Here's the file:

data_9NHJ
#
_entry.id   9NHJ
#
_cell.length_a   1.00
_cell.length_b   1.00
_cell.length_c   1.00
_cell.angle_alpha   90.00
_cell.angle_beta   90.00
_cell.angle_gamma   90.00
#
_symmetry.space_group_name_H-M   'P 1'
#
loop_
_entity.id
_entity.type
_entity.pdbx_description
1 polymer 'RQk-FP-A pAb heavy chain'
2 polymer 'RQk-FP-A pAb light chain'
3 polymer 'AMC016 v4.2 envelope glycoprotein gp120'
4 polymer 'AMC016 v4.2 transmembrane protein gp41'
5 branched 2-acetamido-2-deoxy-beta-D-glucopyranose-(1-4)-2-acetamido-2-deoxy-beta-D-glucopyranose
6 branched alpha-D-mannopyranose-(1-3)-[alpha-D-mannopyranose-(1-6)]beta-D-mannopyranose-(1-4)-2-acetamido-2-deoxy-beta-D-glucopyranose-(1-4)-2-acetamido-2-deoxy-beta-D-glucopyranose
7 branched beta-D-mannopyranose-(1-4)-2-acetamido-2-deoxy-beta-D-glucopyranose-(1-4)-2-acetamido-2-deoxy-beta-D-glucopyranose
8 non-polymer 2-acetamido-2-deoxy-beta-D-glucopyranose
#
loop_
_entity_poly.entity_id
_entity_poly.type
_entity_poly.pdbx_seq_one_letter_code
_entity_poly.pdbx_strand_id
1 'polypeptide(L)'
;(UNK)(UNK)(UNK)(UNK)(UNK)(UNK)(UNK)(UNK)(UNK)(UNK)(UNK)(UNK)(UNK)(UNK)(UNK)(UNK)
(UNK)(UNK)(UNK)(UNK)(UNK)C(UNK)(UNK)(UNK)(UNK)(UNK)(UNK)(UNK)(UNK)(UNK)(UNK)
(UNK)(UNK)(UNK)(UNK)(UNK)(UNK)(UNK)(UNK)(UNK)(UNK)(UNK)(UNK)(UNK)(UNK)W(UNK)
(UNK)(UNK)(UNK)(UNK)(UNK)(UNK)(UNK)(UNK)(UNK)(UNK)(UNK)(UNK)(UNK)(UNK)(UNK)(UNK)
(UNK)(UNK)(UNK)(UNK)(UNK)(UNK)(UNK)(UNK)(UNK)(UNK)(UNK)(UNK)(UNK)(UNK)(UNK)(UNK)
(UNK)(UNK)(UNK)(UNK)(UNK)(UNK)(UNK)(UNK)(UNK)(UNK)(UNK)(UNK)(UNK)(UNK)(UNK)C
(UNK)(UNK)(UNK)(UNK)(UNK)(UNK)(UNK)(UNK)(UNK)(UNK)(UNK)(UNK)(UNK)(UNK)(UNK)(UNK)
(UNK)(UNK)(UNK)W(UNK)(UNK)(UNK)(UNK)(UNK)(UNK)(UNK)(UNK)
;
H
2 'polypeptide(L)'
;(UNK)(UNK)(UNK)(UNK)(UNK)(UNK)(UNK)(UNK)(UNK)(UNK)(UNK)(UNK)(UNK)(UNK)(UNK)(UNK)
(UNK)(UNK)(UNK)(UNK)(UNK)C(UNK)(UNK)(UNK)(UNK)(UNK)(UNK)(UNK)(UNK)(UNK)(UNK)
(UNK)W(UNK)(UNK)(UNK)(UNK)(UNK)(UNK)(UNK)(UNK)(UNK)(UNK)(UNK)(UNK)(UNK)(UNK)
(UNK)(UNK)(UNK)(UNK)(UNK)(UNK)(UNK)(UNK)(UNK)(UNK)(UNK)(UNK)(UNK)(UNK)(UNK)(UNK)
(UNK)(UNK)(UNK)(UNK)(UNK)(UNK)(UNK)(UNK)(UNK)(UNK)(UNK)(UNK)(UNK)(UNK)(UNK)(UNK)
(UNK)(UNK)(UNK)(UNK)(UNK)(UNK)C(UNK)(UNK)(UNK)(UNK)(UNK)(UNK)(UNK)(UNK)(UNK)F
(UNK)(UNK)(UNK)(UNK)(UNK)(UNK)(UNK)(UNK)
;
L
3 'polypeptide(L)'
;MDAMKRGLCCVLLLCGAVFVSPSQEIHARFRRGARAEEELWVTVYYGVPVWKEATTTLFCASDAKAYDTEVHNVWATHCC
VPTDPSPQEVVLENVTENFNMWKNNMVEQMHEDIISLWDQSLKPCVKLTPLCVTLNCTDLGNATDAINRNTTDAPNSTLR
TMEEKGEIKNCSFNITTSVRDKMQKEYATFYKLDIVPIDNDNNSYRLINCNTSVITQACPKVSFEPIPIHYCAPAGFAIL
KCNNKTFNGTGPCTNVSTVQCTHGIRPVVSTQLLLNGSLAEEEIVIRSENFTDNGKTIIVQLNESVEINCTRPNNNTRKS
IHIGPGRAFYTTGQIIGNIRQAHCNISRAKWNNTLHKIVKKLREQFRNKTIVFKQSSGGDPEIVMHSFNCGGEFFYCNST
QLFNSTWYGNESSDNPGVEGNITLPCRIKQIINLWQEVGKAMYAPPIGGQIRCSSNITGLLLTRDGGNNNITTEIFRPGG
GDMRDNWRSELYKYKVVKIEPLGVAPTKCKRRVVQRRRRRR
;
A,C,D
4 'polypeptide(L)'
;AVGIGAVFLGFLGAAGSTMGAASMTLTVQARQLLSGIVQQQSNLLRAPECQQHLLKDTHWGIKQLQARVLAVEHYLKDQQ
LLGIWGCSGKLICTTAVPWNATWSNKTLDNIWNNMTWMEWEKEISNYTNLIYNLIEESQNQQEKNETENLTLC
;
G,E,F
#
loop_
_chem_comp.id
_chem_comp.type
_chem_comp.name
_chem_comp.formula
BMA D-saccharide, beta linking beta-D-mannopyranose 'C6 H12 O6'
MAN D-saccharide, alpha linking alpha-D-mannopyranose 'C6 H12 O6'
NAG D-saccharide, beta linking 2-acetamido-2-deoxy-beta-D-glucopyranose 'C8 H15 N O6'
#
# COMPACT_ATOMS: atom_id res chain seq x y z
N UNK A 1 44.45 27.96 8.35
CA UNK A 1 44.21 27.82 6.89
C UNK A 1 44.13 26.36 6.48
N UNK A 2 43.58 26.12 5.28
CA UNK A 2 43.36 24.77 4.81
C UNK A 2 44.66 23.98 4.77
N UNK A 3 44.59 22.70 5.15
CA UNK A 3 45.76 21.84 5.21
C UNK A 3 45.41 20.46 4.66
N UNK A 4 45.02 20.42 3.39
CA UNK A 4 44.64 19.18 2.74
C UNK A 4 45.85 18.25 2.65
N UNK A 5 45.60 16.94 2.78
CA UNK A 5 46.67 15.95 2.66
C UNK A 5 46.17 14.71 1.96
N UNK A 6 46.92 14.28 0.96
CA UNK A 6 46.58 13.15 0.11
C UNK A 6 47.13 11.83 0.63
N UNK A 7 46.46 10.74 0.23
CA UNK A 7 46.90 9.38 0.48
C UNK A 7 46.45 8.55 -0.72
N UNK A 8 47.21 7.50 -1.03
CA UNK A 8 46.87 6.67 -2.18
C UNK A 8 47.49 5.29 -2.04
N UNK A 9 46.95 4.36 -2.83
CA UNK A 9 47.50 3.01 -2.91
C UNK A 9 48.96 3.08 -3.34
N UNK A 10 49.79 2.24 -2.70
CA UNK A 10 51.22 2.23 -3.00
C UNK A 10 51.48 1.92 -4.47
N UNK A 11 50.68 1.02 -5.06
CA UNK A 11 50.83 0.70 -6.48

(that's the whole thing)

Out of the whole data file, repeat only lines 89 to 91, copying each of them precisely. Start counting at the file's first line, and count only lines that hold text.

CA UNK A 4 44.64 19.18 2.74
C UNK A 4 45.85 18.25 2.65
N UNK A 5 45.60 16.94 2.78